House Republicans seem to have learned this much in the past few months: It looks bad to turn away a woman from a hearing on women’s health. So when D.C. congresswoman Eleanor Holmes Norton was denied the courtesy of testifying at a subcommittee hearing yesterday in her district on banning abortions after 20 weeks, Chairman Trent Franks, R-Ariz., suggested a compromise of sorts.
“He said that the congresswoman could, if she desired, sit on the dais of the hearing, but she would not be allowed to speak,” Norton told Salon after the hearing. She declined an offer she said “no self-respecting member” would accept.
“I certainly didn’t give them that optic,” she said drily.
Franks was technically within his rights – per the rules, the Democratic minority was granted one witness, D.C. resident Christy Zinks, who had an abortion at almost 22 weeks after the detection of a severe fetal abnormality. Still, as Norton pointed out, “there is a long tradition that goes back more than a century of allowing members to testify on a bill that may touch upon the district.” Nancy Pelosi also condemned the move.
In the testimony she wasn’t allowed to give, Norton says the so-called Pain-Capable Unborn Child Protection Act “is the first bill ever introduced in Congress that would deny constitutional rights to the citizens of only one jurisdiction in the United States, and it is the first bill ever introduced in Congress that would ban abortions after 20 weeks of pregnancy.” Last year, House Republicans managed to strike a budget deal that would deny the District of Columbia the right to use its own Medicaid funds to pay for abortions -- another byproduct of the fact that D.C. is ultimately under congressional oversight and has only partial self-governance.
Seven states have followed Nebraska in passing manifestly unconstitutional bans on later abortions without health exceptions, on the scientifically suspect notion that a fetus can feel pain after 20 weeks. So far, pro-choice organizations have declined to mount a legal challenge, for complicated reasons.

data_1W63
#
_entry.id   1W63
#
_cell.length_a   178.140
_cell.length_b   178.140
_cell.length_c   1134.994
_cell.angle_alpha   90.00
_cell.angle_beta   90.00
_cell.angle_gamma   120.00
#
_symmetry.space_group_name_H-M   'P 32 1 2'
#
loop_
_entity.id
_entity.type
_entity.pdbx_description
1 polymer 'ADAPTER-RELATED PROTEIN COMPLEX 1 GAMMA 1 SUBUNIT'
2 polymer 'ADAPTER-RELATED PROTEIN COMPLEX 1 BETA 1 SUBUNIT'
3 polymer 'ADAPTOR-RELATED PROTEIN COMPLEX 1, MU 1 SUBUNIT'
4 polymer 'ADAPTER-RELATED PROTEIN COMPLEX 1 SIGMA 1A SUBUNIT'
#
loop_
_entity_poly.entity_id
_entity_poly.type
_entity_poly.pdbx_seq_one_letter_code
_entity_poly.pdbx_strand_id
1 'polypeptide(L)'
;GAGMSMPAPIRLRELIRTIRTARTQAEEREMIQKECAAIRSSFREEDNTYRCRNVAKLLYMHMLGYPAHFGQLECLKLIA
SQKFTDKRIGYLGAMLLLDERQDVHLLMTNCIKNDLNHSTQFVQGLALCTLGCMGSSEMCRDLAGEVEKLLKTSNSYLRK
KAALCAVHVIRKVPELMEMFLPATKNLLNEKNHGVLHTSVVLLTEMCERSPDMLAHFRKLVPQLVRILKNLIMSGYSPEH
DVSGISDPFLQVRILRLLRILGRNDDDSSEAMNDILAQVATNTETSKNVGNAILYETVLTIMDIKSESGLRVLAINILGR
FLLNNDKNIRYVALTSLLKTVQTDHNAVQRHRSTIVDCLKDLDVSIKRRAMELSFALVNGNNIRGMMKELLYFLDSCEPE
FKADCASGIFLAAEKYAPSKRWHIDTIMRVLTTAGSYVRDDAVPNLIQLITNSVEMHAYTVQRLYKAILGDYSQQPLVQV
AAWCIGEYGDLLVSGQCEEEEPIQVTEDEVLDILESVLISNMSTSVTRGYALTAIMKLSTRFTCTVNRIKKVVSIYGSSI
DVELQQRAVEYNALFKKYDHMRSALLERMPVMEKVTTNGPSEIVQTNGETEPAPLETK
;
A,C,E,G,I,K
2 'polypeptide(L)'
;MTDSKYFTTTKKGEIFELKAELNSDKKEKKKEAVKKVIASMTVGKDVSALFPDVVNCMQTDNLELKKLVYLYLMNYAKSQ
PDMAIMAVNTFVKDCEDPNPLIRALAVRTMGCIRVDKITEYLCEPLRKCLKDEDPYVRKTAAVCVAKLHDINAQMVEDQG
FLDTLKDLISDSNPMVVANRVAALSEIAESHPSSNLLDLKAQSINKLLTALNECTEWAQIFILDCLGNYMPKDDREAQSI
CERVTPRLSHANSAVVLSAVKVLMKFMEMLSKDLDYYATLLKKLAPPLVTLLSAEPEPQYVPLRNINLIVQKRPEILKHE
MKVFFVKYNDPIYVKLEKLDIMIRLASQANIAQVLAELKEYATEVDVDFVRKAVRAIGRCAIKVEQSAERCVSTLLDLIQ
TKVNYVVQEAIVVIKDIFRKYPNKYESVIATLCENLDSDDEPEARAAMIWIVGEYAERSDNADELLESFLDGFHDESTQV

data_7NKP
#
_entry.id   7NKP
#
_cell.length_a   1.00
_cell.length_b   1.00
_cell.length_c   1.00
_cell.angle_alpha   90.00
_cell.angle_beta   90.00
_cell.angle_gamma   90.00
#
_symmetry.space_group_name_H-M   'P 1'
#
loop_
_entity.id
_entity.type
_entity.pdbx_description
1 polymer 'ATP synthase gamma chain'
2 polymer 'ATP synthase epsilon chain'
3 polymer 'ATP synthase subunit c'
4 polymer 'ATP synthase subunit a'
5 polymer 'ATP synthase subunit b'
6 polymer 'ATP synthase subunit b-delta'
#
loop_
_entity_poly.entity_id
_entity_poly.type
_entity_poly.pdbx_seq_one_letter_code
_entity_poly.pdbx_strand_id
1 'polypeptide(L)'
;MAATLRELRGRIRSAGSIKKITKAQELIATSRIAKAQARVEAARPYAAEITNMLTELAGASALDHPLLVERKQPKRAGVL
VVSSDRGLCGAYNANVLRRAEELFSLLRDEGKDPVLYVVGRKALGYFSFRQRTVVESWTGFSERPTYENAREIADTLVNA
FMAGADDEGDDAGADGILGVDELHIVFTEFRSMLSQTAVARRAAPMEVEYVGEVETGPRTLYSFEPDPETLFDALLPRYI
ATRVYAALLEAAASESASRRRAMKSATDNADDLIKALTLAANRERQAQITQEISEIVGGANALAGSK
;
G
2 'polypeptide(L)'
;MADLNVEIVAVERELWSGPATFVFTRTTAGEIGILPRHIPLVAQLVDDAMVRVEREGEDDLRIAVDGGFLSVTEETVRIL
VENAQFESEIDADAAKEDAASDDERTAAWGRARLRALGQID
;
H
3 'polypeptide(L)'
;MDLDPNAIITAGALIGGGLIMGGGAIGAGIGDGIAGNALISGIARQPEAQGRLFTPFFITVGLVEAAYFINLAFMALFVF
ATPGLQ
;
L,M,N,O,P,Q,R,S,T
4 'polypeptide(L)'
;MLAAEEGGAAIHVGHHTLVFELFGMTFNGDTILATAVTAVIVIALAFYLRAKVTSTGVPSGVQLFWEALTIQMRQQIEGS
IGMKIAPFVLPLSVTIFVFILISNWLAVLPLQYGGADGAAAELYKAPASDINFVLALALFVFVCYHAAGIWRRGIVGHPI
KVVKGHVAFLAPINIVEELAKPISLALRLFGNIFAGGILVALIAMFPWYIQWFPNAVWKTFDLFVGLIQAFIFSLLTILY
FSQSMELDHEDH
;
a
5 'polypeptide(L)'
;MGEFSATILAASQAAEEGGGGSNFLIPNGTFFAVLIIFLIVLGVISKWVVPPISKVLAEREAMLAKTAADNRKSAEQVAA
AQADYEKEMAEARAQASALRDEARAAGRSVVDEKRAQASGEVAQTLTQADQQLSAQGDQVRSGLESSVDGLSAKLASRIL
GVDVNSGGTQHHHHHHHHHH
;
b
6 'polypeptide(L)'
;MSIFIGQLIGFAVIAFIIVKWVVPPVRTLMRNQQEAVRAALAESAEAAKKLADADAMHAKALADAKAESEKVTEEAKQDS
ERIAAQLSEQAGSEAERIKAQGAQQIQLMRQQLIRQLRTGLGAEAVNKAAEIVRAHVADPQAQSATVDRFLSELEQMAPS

Norton called it a “stalking horse” for the overturning of Roe. “We understand we’re the vehicle, we know we’re not the object of affection,” she said. “What they want from the Congress is a federal imprimatur to continue their march in the states, to say, even the Congress has voted for a bill to limit abortion to 20 weeks.”
The National Right to Life Committee has called the bill its “top congressional priority for 2012,” and will score members based on their votes, even though it likely has no chance of getting past the Senate – or the president. “They are serious about this bill,” Norton told Salon. “They’re not playing.”
That said, she thinks that despite Franks’ zeal, other House Republicans have lost their zeal for fighting what’s still being called the war on women. An earlier Franks bill, seeking to limit race- and sex-selective abortions, didn’t make it to the floor. And on the House version of the Violence Against Women Act, fiercely opposed by the White House and women’s groups, “They keep saying that they’re working on a way to reach an accommodation, and for them, that is unusual to say,” Norton said.
“They didn’t anticipate the way the war on women, as it is called, has boiled up to the surface,” Norton said. “And they’re trying to quell it somewhat.”